Rise in occupancy rates at shopping centres

Top of the shops: The Occupancy Review found that Blanchardstown Centre in Dublin was the most productive in 2010
Top of the shops: The Occupancy Review found that Blanchardstown Centre in Dublin was the most productive in 2010

15 September 2010

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Landlords are still charging ‘penal’ rates to long term landlords yet giving ‘sweet deals’ to new tenants to try to coerce them to commit to a lease. This is according to a productivity review of Ireland’s main shopping centres, published by Retail Excellence Ireland (REI) which revealed that occupancy rates have increased in the past 15 months while rent has reduced by over 4% on average. However, the 2010 review also reveals that a two tier lease system is now in operation at most shopping centres throughout the country, with long-term lease holders paying boom-time rent while new leaseholders enjoy current market prices.

The review, which measures rent, service charge, footfall, and occupancy, found Blanchardstown Centre in Dublin to be the most productive in 2010. This was up from fourth place last year, mainly due to a favourable rent versus footfall score, which accounts for 50% of the total. Castletroy Shopping Centre in Limerick was found to be the least productive retail precinct in the country – remaining static at 42nd place from 2009 – largely down to lost tenants and tough competition in the area.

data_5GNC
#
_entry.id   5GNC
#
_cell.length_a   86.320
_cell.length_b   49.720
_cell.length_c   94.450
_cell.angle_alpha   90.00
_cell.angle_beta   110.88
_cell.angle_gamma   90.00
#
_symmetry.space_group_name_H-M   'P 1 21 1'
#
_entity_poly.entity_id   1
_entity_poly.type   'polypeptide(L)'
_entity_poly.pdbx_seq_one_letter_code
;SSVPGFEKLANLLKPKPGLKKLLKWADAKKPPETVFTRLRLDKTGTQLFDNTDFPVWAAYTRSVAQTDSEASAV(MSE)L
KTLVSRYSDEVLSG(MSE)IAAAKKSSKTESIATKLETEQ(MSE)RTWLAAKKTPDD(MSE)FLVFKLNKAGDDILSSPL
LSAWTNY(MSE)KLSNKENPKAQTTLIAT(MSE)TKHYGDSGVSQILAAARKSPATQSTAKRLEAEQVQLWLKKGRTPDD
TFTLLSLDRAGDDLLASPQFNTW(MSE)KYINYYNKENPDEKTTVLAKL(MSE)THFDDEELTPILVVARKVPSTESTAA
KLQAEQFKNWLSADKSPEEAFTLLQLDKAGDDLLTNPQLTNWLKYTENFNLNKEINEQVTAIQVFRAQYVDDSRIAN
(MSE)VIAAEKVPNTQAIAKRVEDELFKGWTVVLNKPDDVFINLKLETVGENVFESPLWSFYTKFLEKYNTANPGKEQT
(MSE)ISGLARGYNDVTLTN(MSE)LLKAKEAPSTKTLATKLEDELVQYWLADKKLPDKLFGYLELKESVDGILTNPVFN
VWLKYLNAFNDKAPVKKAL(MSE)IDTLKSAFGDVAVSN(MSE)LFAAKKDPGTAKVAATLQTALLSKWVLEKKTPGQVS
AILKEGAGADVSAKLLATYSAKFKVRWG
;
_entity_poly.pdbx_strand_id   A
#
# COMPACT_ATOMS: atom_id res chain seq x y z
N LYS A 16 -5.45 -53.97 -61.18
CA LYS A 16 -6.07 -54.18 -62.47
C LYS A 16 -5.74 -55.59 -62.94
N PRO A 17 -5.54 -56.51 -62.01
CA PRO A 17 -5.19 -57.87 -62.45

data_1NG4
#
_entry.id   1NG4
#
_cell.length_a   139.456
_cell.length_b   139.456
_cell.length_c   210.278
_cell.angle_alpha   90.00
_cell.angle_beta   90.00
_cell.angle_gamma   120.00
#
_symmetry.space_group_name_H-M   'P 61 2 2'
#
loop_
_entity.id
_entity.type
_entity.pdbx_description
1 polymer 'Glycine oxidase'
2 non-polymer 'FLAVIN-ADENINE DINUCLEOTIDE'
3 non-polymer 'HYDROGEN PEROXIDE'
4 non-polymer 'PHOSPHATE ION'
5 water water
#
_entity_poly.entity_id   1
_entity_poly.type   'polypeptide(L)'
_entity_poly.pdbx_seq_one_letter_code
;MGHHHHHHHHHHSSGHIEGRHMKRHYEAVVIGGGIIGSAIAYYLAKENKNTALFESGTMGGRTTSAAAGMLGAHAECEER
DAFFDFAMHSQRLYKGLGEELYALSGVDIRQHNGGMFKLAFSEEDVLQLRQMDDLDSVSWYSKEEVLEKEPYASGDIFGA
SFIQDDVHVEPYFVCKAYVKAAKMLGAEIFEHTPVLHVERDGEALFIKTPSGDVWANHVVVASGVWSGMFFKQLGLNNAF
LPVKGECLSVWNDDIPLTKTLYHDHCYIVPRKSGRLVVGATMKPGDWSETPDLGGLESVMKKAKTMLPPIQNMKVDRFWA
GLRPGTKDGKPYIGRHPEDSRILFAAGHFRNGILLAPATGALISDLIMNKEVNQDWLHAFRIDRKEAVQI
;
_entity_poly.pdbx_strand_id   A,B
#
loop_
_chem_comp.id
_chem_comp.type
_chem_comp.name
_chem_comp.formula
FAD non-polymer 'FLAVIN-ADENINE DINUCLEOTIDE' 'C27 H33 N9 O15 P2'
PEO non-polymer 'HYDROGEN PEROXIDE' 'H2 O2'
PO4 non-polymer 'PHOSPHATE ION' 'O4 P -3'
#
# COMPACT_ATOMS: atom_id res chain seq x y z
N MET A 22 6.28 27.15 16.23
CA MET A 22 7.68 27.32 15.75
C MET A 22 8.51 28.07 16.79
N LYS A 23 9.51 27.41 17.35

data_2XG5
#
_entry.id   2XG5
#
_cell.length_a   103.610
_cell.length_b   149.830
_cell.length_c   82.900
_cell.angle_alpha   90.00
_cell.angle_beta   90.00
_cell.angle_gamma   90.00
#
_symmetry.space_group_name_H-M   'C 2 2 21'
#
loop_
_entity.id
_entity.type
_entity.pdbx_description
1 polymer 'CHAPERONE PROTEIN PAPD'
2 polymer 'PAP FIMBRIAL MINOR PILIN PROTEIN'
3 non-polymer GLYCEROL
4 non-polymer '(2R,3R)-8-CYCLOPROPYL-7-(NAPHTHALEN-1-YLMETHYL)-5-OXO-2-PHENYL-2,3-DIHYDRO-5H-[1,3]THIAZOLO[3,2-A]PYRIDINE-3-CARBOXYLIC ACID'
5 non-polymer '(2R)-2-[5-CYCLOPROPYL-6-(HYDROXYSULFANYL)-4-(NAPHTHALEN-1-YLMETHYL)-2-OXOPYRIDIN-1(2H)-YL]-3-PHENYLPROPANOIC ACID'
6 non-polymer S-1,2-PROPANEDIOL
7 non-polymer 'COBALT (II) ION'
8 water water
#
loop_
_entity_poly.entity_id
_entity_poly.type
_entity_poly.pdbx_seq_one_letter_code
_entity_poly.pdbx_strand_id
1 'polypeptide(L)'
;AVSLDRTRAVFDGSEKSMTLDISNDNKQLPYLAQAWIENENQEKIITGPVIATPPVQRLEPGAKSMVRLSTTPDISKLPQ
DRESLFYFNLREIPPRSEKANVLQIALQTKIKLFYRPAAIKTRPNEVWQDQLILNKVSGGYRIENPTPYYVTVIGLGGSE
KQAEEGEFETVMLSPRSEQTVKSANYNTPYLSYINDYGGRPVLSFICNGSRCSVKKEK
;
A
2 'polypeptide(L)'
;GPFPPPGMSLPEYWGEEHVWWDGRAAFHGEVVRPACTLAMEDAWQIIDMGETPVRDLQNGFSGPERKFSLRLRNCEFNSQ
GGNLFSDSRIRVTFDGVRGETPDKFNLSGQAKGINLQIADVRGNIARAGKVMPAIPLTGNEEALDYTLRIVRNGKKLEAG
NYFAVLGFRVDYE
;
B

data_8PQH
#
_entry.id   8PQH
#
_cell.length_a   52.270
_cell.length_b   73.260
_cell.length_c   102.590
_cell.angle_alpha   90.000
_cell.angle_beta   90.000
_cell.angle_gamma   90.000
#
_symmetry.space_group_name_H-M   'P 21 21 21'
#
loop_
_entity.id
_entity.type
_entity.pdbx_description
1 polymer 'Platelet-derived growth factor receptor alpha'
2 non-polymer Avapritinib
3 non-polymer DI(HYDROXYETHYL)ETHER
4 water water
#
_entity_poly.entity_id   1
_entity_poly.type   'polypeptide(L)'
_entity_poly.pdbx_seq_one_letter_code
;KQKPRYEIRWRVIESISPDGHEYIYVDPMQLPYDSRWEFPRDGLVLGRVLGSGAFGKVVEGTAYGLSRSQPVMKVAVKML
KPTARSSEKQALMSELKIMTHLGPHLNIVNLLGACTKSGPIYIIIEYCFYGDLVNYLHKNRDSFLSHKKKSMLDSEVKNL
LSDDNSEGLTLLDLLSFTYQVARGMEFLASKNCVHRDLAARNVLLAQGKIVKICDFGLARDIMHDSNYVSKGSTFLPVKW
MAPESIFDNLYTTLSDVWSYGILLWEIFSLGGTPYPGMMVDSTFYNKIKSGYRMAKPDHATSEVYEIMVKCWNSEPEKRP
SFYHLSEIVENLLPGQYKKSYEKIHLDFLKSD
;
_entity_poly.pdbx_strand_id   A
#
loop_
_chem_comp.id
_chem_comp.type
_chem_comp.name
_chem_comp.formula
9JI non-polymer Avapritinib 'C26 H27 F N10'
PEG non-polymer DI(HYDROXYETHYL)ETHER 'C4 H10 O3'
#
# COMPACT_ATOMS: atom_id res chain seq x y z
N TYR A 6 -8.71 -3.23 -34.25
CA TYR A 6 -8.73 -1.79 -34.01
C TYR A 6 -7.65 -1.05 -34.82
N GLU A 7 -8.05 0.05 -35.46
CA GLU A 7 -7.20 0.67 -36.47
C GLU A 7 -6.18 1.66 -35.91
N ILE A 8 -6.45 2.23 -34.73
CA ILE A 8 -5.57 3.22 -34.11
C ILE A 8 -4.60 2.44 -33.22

Chief executive of REI, David Fitzsimons, said that the review reveals that “landlords are now operating a two-tier lease system, continuing to charge long-term lease holders penal rates while offering sweet deals to new operators just to get them in the door”.

“The problem with this inequitable approach is that existing tenants cannot compete with new tenants, who benefit from current market rent and therefore lower operating costs.

“The slight improvement in occupancy levels is a direct result of new tenancy, somewhat masking the true closure rate suffered by many scheme owners in the last 15 months. Landlords are compromising existing tenants by letting available units to a weaker tenant mix, resulting in a diluted and confused retail offer to customers,” said Fitzsimons.

The review also found that rent has reduced by an average 4.45% compared with March 2009. Occupancy rates have increased to 86.15%, up from 84.95% in March 2009.

A breakdown by region shows that Dublin records the best occupancy rates (89.68%) followed closely by Galway (89.41%), Cork (88.51%) and Waterford (85.03%) while Limerick trails behind at 67.34%.

However, when it comes to rent reductions, Dublin schemes rank lowest. The biggest upward movement for the annual ranking was recorded for: Scotch Hall SC, Co. Louth (up 16 places to 6); Eyre Square SC, Co. Galway (up 11 to 7); and Athlone Town Centre, Co. Westmeath (up 12 to 27).

The biggest downward movement was recorded for: Douglas Court SC, Co. Cork (down 19 places to 31); Wilton SC, Co. Cork (down 11 to 24); and Golden Island SC, Co. Westmeath (down 9 to 18).

In August REI welcomed the report of a working group set up to look at commercial rent reviews, which has been published by the Minister for Justice and Law Reform, Dermot Ahern.



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